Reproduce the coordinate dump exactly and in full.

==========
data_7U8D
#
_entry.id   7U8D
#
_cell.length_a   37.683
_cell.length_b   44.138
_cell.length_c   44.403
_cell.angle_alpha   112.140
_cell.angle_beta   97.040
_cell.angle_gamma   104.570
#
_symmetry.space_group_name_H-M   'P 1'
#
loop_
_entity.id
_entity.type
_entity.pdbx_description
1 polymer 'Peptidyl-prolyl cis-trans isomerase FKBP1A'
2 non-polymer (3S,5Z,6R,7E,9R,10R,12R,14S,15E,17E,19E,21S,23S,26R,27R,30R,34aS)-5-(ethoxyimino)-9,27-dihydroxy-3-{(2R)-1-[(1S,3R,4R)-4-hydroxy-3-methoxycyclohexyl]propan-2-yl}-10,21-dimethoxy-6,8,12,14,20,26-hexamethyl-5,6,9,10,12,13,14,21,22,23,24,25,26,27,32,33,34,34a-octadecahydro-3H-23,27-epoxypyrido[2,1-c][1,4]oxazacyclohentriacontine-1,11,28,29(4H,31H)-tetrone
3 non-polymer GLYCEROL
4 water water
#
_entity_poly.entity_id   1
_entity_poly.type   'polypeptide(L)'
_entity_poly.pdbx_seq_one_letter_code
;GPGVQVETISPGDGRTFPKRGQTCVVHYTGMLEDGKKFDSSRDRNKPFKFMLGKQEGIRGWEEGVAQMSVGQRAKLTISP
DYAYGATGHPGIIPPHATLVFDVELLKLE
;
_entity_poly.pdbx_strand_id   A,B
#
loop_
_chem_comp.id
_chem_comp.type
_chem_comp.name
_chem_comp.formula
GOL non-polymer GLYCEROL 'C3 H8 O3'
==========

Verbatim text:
data_7U8D
#
_entry.id   7U8D
#
_cell.length_a   37.683
_cell.length_b   44.138
_cell.length_c   44.403
_cell.angle_alpha   112.140
_cell.angle_beta   97.040
_cell.angle_gamma   104.570
#
_symmetry.space_group_name_H-M   'P 1'
#
loop_
_entity.id
_entity.type
_entity.pdbx_description
1 polymer 'Peptidyl-prolyl cis-trans isomerase FKBP1A'
2 non-polymer (3S,5Z,6R,7E,9R,10R,12R,14S,15E,17E,19E,21S,23S,26R,27R,30R,34aS)-5-(ethoxyimino)-9,27-dihydroxy-3-{(2R)-1-[(1S,3R,4R)-4-hydroxy-3-methoxycyclohexyl]propan-2-yl}-10,21-dimethoxy-6,8,12,14,20,26-hexamethyl-5,6,9,10,12,13,14,21,22,23,24,25,26,27,32,33,34,34a-octadecahydro-3H-23,27-epoxypyrido[2,1-c][1,4]oxazacyclohentriacontine-1,11,28,29(4H,31H)-tetrone
3 non-polymer GLYCEROL
4 water water
#
_entity_poly.entity_id   1
_entity_poly.type   'polypeptide(L)'
_entity_poly.pdbx_seq_one_letter_code
;GPGVQVETISPGDGRTFPKRGQTCVVHYTGMLEDGKKFDSSRDRNKPFKFMLGKQEGIRGWEEGVAQMSVGQRAKLTISP
DYAYGATGHPGIIPPHATLVFDVELLKLE
;
_entity_poly.pdbx_strand_id   A,B
#
loop_
_chem_comp.id
_chem_comp.type
_chem_comp.name
_chem_comp.formula
GOL non-polymer GLYCEROL 'C3 H8 O3'